The rustling from a grove of gambel oak sounds too loud to be the wind on the sparse leaves still hanging onto the late November branches high in Ophir Canyon.

A small mass of movement in between the tree trunks betrays itself with a few quiet gobbles. As the wild turkeys waddle uphill, three deer spring suddenly to action and flurries of snow begin to fall.

Winter is beginning on Porphyry Hill.

Hiking in gorgeous Ophir Canyon can be a confusing prospect. “No trespassing” notices appear up and down the canyon, interspersed with “Entering public lands” signs. Fear not, hikers: Porphyry Hill is a safe bet, almost entirely on the Lion Hill Loop, a larger loop trail the county maintains for pedestrians, cyclists, ATVs and horses. It ends on a hilltop on public land.

The Oquirrh Mountains are generally underrated for hiking — partly, I think, because so much of the range is private property, and partly because the Wasatch and Stansbury ranges on either side are considered the more “real” mountains.

Well, let me tell you: When you’re 8,700 feet high up on Porphyry Hill, with the flatness of the desert stretching far below you to the west and Lewiston Peak looming to the east, the Oquirrhs feel pretty darn real.

Locals tell me the area is gorgeous in summer, but I’m recommending this hike for the cold months, when the trail is not abuzz with ATVs. Boot traction or snowshoes will be advisable soon. Mind avalanche forecasts; as I said, these are real mountains.

(Erin Alberty | The Salt Lake Tribune) Porphyry Hill offers sweeping views of Ophir Canyon and the Tooele Valley. Photo taken Nov. 27, 2017.

Getting there • From Ophir Town, travel northeast on the main Ophir Canyon Road about 1.4 miles to a gravel road with a sign indicating parking for the Lion Hill Loop on the east side of the street. It is the second sign for the Lion Hill Loop trail. Turn southeast onto the road and travel about 0.4 mile to the parking lot and trailhead kiosk that appears to the north.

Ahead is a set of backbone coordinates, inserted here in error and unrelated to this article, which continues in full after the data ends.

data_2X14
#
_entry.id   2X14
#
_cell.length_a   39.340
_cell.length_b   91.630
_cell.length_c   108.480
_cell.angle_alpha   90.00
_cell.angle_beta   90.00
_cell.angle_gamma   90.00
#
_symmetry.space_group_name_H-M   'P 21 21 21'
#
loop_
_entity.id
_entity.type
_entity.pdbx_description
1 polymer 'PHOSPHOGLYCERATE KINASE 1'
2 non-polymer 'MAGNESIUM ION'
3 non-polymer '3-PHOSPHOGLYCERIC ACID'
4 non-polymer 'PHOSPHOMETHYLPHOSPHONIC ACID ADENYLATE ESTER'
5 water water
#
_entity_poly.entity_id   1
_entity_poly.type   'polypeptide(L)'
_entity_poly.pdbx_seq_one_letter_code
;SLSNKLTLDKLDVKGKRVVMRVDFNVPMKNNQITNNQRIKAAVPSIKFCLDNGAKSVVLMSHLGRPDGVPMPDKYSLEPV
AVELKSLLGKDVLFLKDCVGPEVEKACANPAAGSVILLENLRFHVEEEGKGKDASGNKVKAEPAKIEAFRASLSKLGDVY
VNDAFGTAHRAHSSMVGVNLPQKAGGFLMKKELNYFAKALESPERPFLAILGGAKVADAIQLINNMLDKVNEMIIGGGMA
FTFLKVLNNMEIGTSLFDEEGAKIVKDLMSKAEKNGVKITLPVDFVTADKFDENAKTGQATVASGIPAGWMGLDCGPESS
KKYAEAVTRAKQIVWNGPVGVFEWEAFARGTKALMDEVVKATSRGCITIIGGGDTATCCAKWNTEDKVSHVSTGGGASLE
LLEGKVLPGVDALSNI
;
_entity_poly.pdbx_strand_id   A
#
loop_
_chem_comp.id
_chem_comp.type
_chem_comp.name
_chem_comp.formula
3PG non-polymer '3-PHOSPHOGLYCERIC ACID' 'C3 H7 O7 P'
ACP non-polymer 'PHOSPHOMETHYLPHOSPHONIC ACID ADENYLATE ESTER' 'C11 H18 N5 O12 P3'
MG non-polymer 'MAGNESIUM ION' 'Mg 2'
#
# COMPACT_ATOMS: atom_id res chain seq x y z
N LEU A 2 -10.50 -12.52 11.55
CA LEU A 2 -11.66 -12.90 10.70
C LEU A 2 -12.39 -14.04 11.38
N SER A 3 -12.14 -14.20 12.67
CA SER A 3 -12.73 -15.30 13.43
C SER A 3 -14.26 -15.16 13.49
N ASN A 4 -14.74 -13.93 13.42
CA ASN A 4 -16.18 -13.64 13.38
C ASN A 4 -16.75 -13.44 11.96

Trail description • The entire hike follows old roads, starting with the one you drove on to the trailhead. Get back on the road and hike southeast about 1 mile to a junction marked with a sign noting that public access ends on Halls Basin Road (the road that heads east). Turn right, taking the road to the south, and hike uphill to a beautiful overlook 2.25 miles into the hike. This point, known as the Mercur Overlook, is a fine stopping point; the hike gets quite a bit harder for the final mile, though Porphyry Hill is worth it.

From the overlook, take the road southwest up into the trees, where it bends north and west. A half-mile from the overlook, you’ll reach a junction with a sign stating “View area road ends, please stay on trail.” Take the road to the south. This last leg is not part of the Lion Hill Loop, but it’s on public land. The road rises steeply another half mile to the top of Porphyry Hill. Take in the sweeping views and return the way you came.

Hiking time • 5 hours

Round-trip miles • 6.6 miles

Elevation gain • 1,845 feet

Difficulty • Medium to difficult

Trailhead restrooms • No

Fees • None

Dogs allowed • Yes

Bikes allowed • Yes